Read a poem, talk about it, read it again.
Connor and Jack revisit Louise Glück after she won the Nobel Prize in Literature, discussing Part 2 of the poem "October." They explore the poem's haunting and brilliant use of repetition, its idea of "balm after violence," and the poem's connection with the myth of Persephone, 9/11, and the current American moment.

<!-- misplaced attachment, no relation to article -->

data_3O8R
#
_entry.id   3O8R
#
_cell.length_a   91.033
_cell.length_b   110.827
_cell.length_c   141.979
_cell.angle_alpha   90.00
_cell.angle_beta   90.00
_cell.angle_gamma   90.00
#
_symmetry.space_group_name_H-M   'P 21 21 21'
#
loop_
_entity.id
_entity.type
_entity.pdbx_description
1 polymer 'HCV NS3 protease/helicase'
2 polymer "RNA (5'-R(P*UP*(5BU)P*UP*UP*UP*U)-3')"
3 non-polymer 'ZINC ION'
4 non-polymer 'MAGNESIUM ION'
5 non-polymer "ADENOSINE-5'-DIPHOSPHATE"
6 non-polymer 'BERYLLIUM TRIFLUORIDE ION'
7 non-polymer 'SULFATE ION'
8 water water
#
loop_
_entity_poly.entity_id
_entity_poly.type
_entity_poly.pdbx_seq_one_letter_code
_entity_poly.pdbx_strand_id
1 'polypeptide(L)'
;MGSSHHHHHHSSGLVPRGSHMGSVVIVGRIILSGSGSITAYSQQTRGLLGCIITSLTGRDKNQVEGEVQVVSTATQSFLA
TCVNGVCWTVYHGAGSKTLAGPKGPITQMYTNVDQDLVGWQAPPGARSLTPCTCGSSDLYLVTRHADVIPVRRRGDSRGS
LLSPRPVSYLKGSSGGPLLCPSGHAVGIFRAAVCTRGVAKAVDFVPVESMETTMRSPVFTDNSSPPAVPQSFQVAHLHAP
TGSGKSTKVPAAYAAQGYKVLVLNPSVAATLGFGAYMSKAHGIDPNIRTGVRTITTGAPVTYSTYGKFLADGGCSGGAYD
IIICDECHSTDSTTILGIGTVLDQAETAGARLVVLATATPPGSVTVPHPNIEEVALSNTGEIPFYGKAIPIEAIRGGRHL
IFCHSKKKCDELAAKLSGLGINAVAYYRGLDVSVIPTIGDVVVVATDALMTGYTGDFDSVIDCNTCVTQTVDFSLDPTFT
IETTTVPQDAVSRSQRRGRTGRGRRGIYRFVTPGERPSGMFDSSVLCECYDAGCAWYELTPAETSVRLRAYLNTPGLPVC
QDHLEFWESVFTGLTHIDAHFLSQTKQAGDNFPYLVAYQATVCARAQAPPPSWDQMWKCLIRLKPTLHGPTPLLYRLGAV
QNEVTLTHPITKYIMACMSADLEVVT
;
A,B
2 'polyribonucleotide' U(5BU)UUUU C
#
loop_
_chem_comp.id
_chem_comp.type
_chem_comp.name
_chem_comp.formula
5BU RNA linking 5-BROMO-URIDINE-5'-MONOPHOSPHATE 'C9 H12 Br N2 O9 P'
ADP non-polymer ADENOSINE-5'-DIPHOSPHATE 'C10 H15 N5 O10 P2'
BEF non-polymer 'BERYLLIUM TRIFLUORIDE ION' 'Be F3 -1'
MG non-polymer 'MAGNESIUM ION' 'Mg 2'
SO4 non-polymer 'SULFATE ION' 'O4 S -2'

Read the poem in its entirety [here](https://poems.com/poem/october-section-i/). Read more about Glück [here](https://www.poetryfoundation.org/poets/louise-gluck). October By: Louise Glück 2. Summer after summer has ended, balm after violence: it does me no good to be good to me now; violence has changed me. Daybreak. The low hills shine ochre and fire, even the fields shine. I know what I see; sun that could be the August sun, returning everything that was taken away— You hear this voice? This is my mind’s voice; you can’t touch my body now. It has changed once, it has hardened, don’t ask it to respond again. A day like a day in summer. Exceptionally still. The long shadows of the maples nearly mauve on the gravel paths. And in the evening, warmth. Night like a night in summer. It does me no good; violence has changed me. My body has grown cold like the stripped fields; now there is only my mind, cautious and wary, with the sense it is being tested. Once more, the sun rises as it rose in summer; bounty, balm after violence. Balm after the leaves have changed, after the fields have been harvested and turned. Tell me this is the future, I won’t believe you. Tell me I’m living, I won’t believe you.